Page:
#2. Devin Funchess ADP: WR-74, rank: WR-20
Few people predicted Kelvin Benjamin would get traded away during the season or that tight end Greg Olsen would miss a bunch of games, but it all worked out well for Devin Funchess’ owners. Since the trade, Funchess is among the most-targeted wide receivers in the league.
#1. Nelson Agholor ADP: 85, rank: WR-16
The word from Philadelphia sportswriters before the 2017 draft was to look out for Nelson Agholor. They claimed he was catching everything thrown to him, a dramatic change from his disappointing 2016 when he was among the league leaders in drops and nothing else.
When the Eagles traded a wide receiver for defensive help, it was the productive Jordan Matthews they sent to Buffalo, not Agholor. Coach Doug Pederson joined the crowd singing Agholor’s praises, saying he was comfortable with Carson Wentz throwing to his remaining slot receiver.
Despite the contentions of Philly folks, Nelson Agholor went largely undrafted. Even when he scored some early touchdowns and had a few long catches, his doubters warned against trusting him. He had the last laugh, winding up among the top 20 rostered players on playoff teams and settling in at the WR-16 ranking, a whopping 69 slots better than his ADP of 85.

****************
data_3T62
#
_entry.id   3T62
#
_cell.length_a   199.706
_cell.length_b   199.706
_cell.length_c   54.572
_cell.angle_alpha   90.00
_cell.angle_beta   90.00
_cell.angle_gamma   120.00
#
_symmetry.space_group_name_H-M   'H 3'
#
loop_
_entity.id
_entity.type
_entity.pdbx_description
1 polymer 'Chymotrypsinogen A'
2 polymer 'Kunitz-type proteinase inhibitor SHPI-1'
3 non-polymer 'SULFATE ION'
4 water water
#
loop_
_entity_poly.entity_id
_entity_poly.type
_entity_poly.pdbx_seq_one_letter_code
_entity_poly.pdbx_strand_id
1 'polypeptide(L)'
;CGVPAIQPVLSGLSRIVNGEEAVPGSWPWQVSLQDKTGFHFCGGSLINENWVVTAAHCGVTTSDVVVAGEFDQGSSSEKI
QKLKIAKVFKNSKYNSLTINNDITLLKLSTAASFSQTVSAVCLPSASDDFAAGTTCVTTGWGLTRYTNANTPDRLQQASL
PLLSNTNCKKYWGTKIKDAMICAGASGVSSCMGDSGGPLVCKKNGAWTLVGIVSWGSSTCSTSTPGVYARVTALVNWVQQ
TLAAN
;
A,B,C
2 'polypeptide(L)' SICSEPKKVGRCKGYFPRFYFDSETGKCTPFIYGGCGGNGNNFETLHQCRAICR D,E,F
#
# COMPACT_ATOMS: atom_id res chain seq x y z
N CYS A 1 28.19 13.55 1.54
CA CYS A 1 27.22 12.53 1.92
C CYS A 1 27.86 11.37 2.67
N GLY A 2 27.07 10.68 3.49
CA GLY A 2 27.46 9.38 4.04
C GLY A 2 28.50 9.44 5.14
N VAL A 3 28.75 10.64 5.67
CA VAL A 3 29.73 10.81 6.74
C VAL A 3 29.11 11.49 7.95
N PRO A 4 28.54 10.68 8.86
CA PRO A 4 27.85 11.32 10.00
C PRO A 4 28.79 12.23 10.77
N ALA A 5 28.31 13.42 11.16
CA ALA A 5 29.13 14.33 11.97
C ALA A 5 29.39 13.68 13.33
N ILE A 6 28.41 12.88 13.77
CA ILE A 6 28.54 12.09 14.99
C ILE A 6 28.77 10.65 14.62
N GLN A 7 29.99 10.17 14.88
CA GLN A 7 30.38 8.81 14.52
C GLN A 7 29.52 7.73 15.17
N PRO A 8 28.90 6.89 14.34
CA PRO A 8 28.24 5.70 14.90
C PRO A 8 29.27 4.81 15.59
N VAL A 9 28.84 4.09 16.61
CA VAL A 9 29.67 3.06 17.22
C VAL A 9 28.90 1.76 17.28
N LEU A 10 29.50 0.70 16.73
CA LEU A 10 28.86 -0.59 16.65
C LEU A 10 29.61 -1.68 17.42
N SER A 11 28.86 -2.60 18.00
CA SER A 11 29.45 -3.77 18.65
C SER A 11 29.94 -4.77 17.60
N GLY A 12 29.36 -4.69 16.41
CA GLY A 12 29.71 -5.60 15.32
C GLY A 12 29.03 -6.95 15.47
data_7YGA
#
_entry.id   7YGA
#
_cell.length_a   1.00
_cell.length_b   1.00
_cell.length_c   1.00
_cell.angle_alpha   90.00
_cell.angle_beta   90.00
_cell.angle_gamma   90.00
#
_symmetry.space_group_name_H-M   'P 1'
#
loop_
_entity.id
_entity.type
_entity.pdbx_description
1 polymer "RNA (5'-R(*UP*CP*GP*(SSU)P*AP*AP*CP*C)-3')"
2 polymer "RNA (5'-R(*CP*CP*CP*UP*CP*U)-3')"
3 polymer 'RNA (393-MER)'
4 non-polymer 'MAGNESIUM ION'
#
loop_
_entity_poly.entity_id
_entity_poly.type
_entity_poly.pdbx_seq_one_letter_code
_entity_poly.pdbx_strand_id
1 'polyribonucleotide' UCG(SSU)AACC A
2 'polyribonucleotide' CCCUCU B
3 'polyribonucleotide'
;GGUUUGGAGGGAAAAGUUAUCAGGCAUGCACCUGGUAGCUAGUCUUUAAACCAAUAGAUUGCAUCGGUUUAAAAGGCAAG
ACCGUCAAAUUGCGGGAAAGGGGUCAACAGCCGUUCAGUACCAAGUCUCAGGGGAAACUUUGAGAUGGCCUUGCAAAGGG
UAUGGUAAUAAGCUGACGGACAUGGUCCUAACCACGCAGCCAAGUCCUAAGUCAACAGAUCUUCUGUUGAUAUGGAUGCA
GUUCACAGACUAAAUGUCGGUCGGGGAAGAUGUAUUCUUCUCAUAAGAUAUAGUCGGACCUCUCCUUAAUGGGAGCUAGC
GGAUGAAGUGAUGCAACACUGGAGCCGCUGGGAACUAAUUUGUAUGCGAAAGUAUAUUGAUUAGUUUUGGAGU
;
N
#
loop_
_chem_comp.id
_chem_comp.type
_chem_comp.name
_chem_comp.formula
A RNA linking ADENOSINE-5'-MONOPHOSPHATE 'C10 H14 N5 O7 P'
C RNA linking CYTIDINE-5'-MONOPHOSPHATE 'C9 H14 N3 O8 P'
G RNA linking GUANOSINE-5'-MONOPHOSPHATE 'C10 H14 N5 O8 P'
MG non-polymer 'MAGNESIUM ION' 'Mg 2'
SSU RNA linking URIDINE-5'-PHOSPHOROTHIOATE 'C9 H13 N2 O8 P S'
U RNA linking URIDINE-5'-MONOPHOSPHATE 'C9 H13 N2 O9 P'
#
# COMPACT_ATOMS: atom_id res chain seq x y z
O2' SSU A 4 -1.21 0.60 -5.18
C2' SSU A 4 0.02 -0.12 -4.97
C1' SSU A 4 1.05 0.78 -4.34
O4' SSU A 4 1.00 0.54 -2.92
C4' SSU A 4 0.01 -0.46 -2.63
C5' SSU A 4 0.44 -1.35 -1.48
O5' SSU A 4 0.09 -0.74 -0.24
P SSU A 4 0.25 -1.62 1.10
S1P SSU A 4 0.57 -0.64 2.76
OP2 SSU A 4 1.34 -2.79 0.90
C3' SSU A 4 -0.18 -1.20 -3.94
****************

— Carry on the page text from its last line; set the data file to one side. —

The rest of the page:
Then there were these guys:
A bad ankle robbed us of a classic Odell Beckham season. Top-24 draftees Adrian Robinson and Chris Hogan were also beset by season-ending injuries. Martavis Bryant’s self-centered implosion upon returning from suspension helped make him the WR-51 this season, unworthy of his ADP of WR-24.
Other bad performances were inexplicable. This was the season Amari Cooper was going to break out of the shadow of Michael Crabtree and become the star of the Raiders’ passing game. As such, he was drafted as a top-ten wide receiver across most boards.
He answered the call… for one week. That was Week 8. But his 210 yards and 2 touchdowns did not kick-start an NFL fantasy points tear. Instead, Cooper remained a ghost in the red zone and settled in as the WR-37, thanks to the one big game which accounted for more than a third of his 2017 point total. Without that game, he would be the WR-65.